The processes of identifying and screening trafficking victims, properly intervening, investigating and enforcing cases, and training are some of the most studied. Still, many knowledge gaps remain, such as the best practices for each of these processes. For example, despite the identification of a set of indicators, a large proportion of the victims remain undetected, partly because of vague, overlapping, or outmoded definitions and indications.

2. Trafficking practices

Important characteristics of trafficking practices include profiles of typical victims, recruitment methods, industries, and supply chains. Although victims are often immigrants with low-wage jobs who are unaware of their rights, some groups of victims are invisible or remain silent for fear of reprisal. Likewise, technology is changing recruitment practices and making them more difficult to detect. Particular industries — such as farming, fishing, and domestic work — are well known for labor trafficking and likelier to be the subjects of research. However, other industries, such as manufacturing, might fly under the radar because of their complex nature. Supply chains, one of the most-researched topics in labor trafficking, remain one of the most challenging because of the increasing globalization of goods, which has created transnational networks of buyers, suppliers, transporters, and consumers, thereby increasing the difficulty in tracking the workers involved.

Questions identified for the topic of trafficking practices included the following:

  • What are the industry-specific recruitment methods for labor trafficking?
  • When during the immigration process are people recruited?
  • Who are the traffickers?
  • What are traffickers' characteristics?
  • How do traffickers operate and communicate?
  • How do traffickers engage victims?
  • What risk factors influence migrants' high vulnerability to being forced into labor?

3. Methods and data gaps in the labor trafficking research field

High-quality research is needed to create and further evaluate the effectiveness of evidence-based policies and programs. However, the complexity of labor trafficking fundamentally challenges efforts to conduct quality research. Among the complexities and challenges is the absence of universally accepted terminology, definitions, standards, and outcome measures, which result in poor data quality or simply a lack of data. Ethical issues preclude the use of some forms of data, especially legal proceedings or personal information.

One question the researchers identified for the topic of methods and data gaps in the labor trafficking research field was this:

  • How can federal, state, and local data systems be coordinated and organized to promote data-sharing, quantitative analysis, and rigorous evaluations?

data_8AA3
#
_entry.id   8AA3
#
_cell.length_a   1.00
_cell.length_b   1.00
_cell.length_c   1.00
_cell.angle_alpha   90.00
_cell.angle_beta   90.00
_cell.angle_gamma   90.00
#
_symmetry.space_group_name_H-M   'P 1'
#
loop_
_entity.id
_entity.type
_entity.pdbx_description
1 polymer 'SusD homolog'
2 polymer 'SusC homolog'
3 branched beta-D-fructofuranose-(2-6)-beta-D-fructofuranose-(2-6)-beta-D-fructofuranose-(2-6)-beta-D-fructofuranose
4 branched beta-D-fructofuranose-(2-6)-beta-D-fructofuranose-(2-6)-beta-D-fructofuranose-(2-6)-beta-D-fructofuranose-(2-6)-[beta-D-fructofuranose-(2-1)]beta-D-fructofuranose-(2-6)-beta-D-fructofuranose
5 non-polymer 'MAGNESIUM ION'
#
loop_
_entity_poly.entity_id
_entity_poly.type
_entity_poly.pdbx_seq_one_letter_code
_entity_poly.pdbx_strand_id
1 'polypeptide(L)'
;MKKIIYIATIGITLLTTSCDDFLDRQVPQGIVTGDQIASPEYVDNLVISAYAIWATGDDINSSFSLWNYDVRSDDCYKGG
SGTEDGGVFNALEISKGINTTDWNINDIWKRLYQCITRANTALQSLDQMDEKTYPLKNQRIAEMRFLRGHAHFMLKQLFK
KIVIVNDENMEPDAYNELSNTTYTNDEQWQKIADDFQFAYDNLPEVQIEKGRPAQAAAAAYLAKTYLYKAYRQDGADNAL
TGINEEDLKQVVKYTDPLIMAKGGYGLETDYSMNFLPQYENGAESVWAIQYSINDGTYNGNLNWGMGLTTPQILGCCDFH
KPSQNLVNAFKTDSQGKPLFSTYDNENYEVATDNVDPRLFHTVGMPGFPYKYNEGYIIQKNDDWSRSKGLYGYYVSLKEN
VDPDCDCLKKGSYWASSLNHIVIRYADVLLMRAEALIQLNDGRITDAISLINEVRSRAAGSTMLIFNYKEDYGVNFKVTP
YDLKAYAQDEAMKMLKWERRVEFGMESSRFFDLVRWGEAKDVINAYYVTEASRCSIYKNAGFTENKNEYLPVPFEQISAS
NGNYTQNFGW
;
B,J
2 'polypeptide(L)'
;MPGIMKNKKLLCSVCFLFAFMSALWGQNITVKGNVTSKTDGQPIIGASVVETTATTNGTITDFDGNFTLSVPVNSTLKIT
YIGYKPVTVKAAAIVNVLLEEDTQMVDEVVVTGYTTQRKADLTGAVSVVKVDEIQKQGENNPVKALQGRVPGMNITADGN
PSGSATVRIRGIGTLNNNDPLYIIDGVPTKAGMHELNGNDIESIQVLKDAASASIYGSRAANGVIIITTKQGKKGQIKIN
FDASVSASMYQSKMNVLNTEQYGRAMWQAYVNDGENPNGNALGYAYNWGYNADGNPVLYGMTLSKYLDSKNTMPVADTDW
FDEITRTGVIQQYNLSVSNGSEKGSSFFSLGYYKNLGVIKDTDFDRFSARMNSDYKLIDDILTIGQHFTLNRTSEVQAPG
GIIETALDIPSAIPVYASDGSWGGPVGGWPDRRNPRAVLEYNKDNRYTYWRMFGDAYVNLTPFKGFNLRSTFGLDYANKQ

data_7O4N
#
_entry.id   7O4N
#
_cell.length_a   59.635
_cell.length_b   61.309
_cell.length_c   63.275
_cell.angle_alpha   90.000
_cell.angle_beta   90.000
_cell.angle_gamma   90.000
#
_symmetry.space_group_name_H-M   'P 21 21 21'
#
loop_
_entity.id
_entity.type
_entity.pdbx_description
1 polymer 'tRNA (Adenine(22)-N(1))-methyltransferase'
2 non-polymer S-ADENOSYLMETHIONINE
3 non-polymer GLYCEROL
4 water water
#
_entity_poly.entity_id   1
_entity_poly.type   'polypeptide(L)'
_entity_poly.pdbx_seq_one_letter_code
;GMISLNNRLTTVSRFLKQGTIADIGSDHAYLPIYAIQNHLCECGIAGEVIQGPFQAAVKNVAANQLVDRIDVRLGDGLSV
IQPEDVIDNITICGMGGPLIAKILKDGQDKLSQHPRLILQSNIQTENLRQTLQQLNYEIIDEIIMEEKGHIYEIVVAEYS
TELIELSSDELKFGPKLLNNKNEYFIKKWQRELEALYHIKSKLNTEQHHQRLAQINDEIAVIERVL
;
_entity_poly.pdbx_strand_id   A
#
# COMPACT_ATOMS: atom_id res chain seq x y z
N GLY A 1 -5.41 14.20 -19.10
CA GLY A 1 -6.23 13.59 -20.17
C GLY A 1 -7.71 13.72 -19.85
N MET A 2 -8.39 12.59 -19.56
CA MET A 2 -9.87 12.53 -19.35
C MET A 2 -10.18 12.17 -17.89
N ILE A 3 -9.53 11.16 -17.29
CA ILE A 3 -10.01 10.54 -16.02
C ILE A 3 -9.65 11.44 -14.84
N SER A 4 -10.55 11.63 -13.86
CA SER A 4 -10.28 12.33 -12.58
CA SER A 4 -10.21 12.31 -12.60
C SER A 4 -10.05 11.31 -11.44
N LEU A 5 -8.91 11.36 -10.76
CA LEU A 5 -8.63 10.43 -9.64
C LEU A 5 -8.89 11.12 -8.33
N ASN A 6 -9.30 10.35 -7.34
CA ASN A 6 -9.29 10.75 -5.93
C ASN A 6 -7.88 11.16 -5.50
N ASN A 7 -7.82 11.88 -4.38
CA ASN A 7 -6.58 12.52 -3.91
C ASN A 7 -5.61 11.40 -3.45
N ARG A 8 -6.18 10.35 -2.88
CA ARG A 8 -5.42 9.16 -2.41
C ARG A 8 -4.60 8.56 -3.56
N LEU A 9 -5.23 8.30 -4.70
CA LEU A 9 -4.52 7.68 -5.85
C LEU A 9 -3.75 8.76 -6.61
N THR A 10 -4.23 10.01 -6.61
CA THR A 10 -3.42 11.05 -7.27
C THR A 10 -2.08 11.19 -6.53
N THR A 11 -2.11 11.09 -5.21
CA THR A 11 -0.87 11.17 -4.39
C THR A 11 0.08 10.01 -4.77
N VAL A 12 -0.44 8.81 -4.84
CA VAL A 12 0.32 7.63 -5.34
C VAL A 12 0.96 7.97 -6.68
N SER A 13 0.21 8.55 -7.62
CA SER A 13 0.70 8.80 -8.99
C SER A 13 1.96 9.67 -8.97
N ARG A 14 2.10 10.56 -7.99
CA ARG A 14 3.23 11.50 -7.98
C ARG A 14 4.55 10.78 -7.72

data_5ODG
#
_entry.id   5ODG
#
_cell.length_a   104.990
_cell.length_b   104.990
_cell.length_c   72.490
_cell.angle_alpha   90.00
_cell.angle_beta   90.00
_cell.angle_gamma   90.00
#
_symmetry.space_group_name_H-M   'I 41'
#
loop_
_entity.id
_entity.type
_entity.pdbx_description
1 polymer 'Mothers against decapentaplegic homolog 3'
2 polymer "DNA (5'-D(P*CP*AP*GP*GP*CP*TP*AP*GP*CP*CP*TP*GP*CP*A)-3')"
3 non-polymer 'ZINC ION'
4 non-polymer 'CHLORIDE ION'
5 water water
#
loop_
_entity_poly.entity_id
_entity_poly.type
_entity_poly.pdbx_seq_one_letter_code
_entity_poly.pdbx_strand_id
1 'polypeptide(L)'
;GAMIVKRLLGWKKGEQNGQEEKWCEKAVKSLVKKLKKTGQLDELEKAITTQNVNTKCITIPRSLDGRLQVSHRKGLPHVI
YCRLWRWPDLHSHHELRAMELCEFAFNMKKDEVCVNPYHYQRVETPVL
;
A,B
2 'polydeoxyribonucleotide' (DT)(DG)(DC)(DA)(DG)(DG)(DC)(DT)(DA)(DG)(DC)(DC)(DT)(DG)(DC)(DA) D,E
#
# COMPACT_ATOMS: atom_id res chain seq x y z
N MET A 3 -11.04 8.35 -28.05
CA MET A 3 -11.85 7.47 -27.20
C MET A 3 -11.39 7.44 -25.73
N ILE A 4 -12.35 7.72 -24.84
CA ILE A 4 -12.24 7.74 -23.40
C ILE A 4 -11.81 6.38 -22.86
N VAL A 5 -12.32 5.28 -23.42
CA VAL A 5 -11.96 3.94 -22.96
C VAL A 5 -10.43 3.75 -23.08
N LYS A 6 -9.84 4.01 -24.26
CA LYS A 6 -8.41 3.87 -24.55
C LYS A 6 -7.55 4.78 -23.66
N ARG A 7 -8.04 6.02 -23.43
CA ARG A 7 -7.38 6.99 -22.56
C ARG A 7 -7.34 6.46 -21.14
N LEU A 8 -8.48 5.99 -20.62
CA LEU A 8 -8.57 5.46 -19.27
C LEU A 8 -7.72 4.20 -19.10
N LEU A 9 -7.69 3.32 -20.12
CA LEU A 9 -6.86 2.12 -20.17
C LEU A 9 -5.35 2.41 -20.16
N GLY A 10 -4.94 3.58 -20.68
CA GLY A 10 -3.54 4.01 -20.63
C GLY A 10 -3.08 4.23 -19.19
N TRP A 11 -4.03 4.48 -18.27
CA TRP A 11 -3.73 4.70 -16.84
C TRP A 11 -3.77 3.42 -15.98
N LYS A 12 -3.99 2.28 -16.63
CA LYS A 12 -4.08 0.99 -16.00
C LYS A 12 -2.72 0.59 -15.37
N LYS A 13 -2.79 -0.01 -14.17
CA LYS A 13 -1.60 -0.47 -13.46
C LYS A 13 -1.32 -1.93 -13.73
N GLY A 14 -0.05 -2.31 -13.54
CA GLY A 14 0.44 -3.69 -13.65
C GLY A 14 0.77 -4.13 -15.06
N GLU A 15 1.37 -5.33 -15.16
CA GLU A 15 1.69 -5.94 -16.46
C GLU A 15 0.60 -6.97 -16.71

4. Victim experiences

Because information that could be obtained only with direct access to victims is generally unavailable, little is known about victims' actual experiences and their perceptions of them. Also, victims are often inaccessible because they fail to access information about their rights and avoid services intended to assist them. Reasons include lack of information in their languages or the much stronger fear of deportation or of losing employment or housing.

One question related to the topic of victim experiences was this:

  • How can stakeholders reduce undocumented workers' reluctance to participate in services, programs, and research?

5. Roles of multinational organizations and partnerships

Because labor trafficking is so complex, much work and research are needed to understand companies' roles in the perpetuation of human trafficking, including practices that are within businesses' control and scope to change. Information is needed on business relationships and sourcing choices and on measures that they are already implementing to mitigate trafficking. Researchers have also found that cooperation and communication among companies, governments, and NGOs are important.

Questions identified for the topic of roles of multinational organizations and partnerships included the following:

  • How helpful are initiatives and technologies for an effective traceability scheme?
  • How can appropriate ethical supply chain tool kits be developed and introduced?

Ultimately, the answers to these questions will be needed to drive new policies that address labor trafficking issues, reducing victimization and increasing identification, investigation, and prosecution.

This report is part of the RAND research brief series. RAND research briefs present policy-oriented summaries of individual published, peer-reviewed documents or of a body of published work.

RAND is a nonprofit institution that helps improve policy and decisionmaking through research and analysis. RAND's publications do not necessarily reflect the opinions of its research clients and sponsors.